Russia is one of the main players in the global energy sector: it is the third largest oil producer in the world after the United States and Saudi Arabia, and the source of almost 40% of the natural gas used in Europe. In addition, it is a major exporter of wheat, especially to developing countries. Any move to cut off the flow of energy could be painful for Europe in a winter with already high oil and gas prices. Similarly, rising food prices are a global problem.
Putin has some economic clout, but there’s no indication he’s going to use it and end up hurting his country in the long run, said Edward Fishman, a former State Department official who is now with the Atlantic Council’s Eurasia Center. Any Russian attempt to cut off gas supplies would lead European nations to seek alternative sources in the future.. “It’s a weapon you can only use once,” he explained. “If you do it once, you lose that advantage forever.” The Biden administration is already working with Qatar and other suppliers to replace Russian gas if necessary.
There is no doubt that Russia has the capacity to carry out major cyberattacks in Ukraine and around the world, and would almost certainly include them in any operation against its neighbor. On January 23, the US Department of Homeland Security warned security agencies that Moscow might consider launching a cyberattack against the country, including against critical infrastructure, if it perceived that the response to a hypothetical invasion of Ukraine “threatens its national security in the long-term”.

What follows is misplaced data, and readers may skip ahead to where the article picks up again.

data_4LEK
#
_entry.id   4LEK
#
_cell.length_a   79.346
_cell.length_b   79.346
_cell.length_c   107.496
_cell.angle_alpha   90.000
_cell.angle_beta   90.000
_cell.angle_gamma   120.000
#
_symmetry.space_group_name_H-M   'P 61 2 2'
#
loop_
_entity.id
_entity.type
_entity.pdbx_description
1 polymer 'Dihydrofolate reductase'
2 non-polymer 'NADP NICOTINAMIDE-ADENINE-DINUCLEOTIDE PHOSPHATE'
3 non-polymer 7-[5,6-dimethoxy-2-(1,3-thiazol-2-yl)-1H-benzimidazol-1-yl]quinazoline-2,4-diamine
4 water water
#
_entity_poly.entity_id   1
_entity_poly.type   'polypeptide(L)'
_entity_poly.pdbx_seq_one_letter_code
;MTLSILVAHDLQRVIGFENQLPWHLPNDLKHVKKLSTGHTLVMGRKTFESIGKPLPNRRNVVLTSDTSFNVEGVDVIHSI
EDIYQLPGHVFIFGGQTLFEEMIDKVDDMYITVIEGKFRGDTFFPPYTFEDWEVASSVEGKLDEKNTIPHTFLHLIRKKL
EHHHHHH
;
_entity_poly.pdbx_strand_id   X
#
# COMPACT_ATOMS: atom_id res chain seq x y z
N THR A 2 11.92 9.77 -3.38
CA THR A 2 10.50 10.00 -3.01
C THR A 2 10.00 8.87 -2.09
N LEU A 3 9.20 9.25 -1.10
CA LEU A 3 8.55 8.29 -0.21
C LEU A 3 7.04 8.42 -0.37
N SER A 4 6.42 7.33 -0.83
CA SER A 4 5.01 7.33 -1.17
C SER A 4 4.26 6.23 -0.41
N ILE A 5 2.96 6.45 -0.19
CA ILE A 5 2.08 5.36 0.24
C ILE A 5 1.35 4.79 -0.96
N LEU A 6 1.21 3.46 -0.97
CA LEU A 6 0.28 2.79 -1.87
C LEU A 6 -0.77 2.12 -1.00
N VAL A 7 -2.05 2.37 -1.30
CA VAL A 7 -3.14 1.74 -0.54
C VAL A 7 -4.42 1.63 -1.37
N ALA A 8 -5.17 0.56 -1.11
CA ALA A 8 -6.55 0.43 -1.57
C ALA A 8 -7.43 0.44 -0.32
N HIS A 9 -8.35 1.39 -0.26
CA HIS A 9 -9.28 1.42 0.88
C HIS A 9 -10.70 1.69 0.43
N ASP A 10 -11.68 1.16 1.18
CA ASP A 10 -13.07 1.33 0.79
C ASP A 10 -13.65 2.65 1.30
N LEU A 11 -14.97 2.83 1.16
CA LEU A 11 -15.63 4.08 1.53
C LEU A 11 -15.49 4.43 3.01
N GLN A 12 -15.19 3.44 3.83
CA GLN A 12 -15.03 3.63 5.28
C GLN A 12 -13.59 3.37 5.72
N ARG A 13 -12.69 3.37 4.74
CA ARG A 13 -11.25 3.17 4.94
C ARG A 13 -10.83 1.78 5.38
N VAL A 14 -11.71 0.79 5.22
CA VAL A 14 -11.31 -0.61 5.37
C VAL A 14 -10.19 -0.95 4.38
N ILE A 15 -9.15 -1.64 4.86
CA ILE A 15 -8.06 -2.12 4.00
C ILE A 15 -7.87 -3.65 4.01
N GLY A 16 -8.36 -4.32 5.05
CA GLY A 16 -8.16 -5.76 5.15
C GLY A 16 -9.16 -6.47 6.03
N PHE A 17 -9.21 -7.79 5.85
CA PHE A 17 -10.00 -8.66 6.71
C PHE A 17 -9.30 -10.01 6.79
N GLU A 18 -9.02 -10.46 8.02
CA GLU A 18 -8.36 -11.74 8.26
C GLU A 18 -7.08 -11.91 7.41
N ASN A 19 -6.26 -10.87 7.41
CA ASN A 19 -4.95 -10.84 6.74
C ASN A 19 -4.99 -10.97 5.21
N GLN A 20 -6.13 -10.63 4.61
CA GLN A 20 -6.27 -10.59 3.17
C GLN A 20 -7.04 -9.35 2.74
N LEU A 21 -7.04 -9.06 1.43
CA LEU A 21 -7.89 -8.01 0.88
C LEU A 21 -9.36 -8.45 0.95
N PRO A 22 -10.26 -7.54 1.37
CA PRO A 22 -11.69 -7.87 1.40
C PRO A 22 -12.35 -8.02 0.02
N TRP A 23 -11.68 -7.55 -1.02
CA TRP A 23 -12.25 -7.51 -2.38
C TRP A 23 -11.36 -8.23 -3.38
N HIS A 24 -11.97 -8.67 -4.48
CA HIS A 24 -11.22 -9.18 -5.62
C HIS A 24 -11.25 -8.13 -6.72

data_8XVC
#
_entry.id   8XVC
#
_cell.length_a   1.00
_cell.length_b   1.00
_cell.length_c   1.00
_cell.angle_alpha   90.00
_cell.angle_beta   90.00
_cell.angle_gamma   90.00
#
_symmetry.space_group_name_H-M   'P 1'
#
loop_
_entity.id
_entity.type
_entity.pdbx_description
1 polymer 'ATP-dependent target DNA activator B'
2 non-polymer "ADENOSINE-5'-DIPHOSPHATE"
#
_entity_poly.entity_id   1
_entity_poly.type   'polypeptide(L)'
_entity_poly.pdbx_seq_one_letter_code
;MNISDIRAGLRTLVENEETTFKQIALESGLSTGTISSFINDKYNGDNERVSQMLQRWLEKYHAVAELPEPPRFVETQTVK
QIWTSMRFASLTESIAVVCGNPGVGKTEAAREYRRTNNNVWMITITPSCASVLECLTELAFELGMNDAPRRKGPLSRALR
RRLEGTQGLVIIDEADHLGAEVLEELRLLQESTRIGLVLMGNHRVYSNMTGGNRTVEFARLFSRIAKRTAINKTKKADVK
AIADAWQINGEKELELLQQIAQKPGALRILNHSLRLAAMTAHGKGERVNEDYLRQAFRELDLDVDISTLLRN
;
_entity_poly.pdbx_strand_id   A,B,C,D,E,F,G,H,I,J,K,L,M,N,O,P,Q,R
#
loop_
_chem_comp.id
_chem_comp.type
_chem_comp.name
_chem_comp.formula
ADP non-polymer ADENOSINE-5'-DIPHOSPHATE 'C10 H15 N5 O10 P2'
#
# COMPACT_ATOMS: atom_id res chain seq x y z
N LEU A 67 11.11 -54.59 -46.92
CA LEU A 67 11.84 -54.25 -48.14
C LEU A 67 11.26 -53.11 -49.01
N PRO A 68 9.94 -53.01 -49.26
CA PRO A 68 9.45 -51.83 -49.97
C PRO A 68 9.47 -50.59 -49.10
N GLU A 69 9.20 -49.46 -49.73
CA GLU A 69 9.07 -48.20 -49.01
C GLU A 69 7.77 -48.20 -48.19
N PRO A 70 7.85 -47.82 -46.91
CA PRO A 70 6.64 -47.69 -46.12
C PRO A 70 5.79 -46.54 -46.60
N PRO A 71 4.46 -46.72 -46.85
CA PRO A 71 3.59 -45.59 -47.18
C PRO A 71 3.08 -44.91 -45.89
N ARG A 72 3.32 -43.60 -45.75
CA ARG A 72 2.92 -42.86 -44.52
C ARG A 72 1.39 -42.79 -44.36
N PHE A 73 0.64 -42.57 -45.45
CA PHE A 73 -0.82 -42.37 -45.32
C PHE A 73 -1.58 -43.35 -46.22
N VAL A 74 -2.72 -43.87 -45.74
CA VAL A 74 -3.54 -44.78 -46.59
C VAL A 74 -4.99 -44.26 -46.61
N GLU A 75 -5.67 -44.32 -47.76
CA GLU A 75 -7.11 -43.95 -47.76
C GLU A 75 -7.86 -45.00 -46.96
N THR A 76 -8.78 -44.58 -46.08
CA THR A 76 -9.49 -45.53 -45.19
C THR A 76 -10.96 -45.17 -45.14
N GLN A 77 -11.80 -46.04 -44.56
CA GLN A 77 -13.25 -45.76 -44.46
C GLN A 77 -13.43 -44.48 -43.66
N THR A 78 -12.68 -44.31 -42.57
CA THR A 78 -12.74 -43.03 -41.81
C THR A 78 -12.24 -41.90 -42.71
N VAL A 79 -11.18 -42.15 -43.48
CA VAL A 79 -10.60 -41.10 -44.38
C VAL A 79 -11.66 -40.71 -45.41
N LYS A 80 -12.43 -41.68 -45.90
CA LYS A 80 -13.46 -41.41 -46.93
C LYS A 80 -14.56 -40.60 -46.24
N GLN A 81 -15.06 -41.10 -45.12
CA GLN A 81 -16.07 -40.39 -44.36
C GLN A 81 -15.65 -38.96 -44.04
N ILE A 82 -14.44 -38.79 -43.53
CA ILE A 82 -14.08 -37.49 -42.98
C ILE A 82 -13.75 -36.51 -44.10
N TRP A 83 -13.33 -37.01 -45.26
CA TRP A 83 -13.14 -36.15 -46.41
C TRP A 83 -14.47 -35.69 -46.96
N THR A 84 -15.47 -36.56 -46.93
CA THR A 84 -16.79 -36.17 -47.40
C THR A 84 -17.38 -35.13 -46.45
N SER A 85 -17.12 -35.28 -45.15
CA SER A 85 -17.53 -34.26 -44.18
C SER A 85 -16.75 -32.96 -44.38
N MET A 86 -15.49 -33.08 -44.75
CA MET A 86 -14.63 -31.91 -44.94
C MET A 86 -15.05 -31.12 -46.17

Russia is the presumed culprit of the hack of 2015 against the Ukrainian power grid. Hackers temporarily shut down several US government websites this month. Kiev, underlining why the cyber security remains a major concern in the confrontation with Moscow. “Whatever the size, scale, and nature of your ground and air attacks, cyber will also be an important part of everything you do,” Hodges warned.
The risk to the world is that hostile activity against Ukraine could spread, as happened with the devastating cyberattack known as notPetya in 2017. The counterpoint for Russia is that the United States, among other nations, has the capacity to respond, as Biden already warned Putin in June. “He knows there are consequences,” the US president said.
The Chinese Factor
China is not directly involved in the standoff over Ukraine, but it does play a role. Observers have warned that Russia could respond to Washington’s rejection of its security demands by strengthening its borderline ties with the Asian giant. Moscow and Beijing have held joint military exercises, including naval drills and long-range bomber patrols over the Sea of Japan and East China Sea.